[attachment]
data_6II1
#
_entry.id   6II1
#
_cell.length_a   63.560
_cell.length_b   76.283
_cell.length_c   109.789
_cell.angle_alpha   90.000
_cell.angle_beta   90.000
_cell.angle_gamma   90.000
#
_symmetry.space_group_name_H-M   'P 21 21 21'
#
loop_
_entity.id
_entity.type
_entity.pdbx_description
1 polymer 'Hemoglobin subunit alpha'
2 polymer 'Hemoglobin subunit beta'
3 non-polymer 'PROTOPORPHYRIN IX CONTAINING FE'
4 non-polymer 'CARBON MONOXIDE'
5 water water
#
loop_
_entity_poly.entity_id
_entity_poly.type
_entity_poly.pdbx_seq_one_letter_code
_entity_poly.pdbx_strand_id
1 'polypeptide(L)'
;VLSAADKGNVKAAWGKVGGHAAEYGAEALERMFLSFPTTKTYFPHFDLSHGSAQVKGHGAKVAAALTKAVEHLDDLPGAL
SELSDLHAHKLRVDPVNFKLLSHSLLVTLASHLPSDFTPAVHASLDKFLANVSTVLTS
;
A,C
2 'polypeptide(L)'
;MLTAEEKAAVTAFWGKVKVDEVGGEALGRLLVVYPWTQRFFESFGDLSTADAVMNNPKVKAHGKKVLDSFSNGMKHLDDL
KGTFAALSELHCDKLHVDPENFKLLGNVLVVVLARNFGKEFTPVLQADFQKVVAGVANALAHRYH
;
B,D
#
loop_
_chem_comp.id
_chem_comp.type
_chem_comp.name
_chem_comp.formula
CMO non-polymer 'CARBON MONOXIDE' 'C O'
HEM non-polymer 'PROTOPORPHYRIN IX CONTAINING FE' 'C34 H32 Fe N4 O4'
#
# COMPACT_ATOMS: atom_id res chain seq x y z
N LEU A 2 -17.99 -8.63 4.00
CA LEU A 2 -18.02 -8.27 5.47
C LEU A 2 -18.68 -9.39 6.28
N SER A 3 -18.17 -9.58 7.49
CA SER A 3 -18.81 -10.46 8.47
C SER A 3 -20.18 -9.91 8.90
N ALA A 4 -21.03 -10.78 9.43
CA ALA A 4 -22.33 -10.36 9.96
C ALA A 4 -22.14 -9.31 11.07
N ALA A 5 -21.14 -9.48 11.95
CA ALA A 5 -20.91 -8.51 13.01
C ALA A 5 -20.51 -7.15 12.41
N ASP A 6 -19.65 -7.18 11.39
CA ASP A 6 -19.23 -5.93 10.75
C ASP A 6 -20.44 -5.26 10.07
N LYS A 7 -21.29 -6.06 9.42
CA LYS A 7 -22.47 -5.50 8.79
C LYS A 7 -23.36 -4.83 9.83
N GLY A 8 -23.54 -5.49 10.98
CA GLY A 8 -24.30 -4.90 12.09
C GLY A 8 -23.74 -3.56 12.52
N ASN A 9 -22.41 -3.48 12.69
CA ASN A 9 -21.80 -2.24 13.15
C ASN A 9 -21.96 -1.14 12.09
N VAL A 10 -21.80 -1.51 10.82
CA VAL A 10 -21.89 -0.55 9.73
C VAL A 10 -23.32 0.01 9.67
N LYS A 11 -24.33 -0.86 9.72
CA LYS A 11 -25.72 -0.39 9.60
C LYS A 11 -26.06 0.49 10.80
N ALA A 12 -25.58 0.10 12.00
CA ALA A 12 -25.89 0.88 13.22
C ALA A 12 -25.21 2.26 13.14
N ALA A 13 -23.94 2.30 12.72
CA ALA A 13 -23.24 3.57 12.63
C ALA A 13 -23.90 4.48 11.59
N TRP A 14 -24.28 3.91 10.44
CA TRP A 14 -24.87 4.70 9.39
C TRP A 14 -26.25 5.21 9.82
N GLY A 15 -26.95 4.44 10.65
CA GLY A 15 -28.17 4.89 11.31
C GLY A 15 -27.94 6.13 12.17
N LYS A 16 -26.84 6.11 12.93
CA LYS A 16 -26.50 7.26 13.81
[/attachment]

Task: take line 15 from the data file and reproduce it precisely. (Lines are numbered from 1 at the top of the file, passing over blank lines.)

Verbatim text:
_entity.id